IPv4 address example: 015.0B4.FC0.A10
IPv6 address example: 015.0B4.FC0.A10.010.C1A.8B4.34F
 
The very large IPv6 address space supports a total of 2128 (about 3.4×1038) addresses - approximately 5x1028 addresses for each of the roughly 6.5 billion people alive in 2006.
 
The goal the of IETF 6LoWPAN is to achieve a very compact and efficient implementation of IP, removing the factors that previously gave rise to an array of ad hoc standards and proprietary protocols.
 
ZigBee
ZigBee is a low-power wireless mesh networking standard. The ZigBee Alliance is an association of companies promoting a protocol solution for monitoring and control products based on 802.15.4.  The ZigBee alliance has cooperation with the BACnet association to develop a way to communicate between ZigBee devices and BACnet devices.    www.zigbee.org
 
EnOcean
EnOcean technology is a very low power radio technology that uses energy harvesting to transmit wireless signals over a distance of up to 300 meters.   A good example is a light switch that when pushed generates power for an EnOcean radio to transmit the command to turn on the light.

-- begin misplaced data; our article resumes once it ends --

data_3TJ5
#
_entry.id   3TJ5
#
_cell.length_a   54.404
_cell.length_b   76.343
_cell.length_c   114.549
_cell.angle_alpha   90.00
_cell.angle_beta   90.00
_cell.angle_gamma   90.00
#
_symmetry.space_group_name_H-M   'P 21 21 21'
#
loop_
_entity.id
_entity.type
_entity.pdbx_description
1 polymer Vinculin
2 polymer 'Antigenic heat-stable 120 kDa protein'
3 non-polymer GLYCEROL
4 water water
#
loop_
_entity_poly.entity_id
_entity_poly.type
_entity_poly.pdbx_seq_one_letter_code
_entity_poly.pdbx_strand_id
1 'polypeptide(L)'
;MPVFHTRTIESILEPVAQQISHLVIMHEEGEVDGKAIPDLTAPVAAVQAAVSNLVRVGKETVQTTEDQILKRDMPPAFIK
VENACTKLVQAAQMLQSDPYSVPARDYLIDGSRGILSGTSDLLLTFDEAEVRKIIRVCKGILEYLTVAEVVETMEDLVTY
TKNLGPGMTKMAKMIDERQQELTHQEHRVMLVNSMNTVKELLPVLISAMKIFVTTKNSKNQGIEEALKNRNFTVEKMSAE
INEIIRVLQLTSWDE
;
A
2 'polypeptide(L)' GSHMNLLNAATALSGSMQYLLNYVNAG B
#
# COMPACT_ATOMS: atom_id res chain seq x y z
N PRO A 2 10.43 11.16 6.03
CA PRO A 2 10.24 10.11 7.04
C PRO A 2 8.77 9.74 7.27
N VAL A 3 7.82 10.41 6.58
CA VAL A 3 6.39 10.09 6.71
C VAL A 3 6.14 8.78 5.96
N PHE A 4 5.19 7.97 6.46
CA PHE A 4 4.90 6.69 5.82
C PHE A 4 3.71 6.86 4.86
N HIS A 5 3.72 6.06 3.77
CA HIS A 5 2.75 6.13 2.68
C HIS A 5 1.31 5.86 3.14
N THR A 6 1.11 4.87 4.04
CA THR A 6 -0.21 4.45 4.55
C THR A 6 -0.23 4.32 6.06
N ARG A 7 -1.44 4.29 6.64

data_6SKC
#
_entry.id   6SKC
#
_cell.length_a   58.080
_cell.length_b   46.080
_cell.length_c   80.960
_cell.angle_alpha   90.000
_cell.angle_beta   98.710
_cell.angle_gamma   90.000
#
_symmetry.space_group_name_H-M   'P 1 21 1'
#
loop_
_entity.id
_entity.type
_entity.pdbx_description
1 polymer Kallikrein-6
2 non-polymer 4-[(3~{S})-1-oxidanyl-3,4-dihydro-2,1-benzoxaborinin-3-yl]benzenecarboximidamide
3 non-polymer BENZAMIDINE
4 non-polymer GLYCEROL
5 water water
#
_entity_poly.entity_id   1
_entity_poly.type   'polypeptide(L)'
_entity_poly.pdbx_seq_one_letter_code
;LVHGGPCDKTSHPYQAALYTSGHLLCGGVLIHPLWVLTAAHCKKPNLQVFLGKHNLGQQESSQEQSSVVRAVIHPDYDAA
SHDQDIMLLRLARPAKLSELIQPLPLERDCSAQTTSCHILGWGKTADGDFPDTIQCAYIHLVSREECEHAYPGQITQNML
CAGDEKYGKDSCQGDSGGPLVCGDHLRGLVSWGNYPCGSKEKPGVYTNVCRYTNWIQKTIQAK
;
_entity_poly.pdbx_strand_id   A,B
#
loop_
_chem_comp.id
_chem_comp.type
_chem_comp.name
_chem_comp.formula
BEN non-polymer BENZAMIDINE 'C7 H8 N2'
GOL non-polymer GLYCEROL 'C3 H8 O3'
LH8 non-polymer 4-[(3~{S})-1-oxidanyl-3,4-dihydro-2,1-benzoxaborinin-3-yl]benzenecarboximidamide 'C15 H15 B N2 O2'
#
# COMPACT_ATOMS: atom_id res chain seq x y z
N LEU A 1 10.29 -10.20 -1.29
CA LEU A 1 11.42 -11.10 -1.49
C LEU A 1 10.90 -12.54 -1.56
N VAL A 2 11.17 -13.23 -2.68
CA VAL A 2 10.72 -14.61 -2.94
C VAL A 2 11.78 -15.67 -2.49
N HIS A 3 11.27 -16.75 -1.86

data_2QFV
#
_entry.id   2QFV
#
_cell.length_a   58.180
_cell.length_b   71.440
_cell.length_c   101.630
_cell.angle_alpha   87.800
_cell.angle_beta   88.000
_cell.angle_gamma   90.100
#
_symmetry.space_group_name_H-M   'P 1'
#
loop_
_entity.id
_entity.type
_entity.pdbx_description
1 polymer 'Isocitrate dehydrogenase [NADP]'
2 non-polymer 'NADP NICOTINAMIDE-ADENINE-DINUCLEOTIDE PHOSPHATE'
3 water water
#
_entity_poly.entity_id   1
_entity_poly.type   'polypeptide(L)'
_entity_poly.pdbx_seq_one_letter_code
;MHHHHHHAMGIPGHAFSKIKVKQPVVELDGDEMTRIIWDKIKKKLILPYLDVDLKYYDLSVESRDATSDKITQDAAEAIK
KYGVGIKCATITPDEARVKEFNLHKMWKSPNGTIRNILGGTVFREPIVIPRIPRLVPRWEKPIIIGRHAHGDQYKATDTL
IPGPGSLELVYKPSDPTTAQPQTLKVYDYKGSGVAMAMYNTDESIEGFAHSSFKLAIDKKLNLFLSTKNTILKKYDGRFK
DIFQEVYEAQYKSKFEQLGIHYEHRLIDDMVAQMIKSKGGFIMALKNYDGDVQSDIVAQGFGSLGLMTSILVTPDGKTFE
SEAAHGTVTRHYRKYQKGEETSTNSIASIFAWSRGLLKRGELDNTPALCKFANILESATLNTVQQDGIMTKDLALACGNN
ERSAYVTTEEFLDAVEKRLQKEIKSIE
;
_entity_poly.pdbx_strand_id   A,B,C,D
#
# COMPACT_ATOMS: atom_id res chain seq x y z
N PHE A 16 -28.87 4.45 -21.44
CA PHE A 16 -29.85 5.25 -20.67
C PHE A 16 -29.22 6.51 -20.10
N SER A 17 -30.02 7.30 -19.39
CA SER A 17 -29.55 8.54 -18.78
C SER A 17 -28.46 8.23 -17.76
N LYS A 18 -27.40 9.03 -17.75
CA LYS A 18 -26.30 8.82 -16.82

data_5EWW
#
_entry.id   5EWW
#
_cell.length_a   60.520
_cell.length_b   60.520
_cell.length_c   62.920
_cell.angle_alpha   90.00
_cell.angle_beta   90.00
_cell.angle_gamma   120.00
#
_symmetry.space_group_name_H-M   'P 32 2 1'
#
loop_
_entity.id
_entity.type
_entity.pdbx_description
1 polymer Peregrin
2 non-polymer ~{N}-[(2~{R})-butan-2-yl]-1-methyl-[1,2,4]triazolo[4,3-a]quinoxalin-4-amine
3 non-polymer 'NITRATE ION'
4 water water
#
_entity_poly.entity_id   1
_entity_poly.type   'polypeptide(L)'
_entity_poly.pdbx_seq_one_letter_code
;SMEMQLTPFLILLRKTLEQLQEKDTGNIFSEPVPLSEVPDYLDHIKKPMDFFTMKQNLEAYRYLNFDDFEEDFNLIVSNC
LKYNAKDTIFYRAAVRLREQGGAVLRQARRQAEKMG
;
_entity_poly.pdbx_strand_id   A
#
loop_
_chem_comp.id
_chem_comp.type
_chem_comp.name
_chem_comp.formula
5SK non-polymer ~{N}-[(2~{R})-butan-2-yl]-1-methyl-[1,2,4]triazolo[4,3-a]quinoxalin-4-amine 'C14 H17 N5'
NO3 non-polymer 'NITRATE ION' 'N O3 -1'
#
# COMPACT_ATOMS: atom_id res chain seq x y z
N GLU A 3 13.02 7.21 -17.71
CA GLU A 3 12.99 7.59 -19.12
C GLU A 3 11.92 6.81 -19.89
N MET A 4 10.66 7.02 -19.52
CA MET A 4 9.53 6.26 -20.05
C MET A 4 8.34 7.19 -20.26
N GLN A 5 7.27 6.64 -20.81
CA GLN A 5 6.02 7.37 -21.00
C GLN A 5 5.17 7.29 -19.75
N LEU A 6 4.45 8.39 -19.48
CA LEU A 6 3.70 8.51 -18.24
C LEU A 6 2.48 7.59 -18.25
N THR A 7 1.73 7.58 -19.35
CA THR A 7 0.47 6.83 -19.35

BACnet International and the EnOcean Alliance are cooperating with BACnet’s Wireless Networking-Working Group (WN-WG) to develop a vendor independent gateway specification for integrating EnOcean-based wireless energy-harvesting nodes.
 
 
WirelessHART
WirelessHART is a wireless mesh network communications protocol that adds wireless capabilities to the HART Protocol while maintaining compatibility with existing HART devices, commands, and tools that have been used for a number of years. HART is viewed by most companies in the industry as the smart 4-20 ma replacement and WirelessHART extends that capability. www.hartcomm.org
 
ISA 100
The ISA organization (International Society of Automation) is developing the ISA 100 standards for wireless standard to encompass security, wireless field devices, interoperability, latency, plant information, power, interference requirements, and specifications designed to accommodate all plant needs. They plan to support tunneling to transfer other protocols.  www.isa.org